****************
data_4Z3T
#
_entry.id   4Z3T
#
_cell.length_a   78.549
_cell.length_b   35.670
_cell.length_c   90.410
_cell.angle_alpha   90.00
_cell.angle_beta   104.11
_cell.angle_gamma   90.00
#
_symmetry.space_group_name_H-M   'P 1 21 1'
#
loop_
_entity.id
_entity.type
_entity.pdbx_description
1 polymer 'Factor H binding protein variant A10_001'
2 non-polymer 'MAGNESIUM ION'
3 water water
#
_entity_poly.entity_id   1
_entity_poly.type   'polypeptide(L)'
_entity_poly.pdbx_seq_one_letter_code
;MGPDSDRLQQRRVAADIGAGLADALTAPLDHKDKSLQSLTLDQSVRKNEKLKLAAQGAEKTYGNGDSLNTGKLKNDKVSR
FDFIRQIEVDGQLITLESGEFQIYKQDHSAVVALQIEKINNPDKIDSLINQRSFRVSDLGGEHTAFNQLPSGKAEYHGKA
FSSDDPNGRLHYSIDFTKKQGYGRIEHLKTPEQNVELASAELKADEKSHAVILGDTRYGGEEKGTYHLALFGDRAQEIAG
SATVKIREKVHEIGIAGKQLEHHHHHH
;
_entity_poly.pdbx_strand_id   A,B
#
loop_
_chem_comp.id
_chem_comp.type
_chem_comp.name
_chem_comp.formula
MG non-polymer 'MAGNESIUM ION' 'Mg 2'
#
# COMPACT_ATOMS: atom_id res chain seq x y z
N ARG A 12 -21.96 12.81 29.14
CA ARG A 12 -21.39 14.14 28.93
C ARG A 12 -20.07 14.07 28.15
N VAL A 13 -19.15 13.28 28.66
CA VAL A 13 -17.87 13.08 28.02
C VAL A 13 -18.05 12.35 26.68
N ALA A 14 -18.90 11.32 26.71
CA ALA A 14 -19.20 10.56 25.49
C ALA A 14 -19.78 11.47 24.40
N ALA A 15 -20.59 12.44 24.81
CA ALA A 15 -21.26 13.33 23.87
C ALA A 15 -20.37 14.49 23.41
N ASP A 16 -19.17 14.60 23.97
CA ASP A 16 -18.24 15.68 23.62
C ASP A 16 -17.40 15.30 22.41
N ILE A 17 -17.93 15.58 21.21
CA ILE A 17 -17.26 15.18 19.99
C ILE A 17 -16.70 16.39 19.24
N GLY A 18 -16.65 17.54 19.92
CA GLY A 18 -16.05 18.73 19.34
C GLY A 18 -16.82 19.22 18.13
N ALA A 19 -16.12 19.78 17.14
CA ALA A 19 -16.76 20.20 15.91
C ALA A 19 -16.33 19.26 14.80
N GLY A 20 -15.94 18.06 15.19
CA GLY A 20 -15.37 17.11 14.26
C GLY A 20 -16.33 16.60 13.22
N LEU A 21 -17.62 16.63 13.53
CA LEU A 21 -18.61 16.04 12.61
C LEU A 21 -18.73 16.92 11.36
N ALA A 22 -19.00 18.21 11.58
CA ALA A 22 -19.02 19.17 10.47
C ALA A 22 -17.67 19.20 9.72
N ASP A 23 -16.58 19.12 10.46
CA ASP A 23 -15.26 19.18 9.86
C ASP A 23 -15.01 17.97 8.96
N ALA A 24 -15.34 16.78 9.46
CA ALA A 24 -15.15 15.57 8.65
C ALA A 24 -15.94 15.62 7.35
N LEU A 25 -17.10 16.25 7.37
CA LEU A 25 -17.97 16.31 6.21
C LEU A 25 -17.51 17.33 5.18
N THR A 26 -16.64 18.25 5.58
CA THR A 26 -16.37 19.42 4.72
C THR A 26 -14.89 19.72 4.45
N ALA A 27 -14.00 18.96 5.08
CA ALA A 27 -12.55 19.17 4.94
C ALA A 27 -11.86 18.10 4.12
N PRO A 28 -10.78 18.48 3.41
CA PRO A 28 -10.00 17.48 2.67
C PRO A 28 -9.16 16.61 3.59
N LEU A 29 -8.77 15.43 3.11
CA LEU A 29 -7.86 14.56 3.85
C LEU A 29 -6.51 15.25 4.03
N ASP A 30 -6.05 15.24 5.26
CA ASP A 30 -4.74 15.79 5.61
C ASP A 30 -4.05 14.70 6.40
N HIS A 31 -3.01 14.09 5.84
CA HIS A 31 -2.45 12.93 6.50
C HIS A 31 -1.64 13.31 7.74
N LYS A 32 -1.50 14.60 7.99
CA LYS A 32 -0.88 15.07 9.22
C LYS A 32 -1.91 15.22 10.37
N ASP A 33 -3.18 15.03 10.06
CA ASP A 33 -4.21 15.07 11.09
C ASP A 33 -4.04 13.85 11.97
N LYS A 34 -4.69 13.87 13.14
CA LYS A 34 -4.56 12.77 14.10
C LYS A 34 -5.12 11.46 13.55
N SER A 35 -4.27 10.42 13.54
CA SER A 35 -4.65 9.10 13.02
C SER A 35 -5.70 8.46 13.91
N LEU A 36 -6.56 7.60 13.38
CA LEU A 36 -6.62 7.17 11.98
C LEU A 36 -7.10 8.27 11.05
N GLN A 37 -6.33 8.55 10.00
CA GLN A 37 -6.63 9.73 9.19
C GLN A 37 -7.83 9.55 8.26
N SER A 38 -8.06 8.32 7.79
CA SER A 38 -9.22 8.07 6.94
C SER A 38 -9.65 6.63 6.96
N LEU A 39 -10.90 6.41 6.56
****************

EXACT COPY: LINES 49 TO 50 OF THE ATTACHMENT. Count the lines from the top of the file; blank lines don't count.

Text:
N ALA A 15 -20.59 12.44 24.81
CA ALA A 15 -21.26 13.33 23.87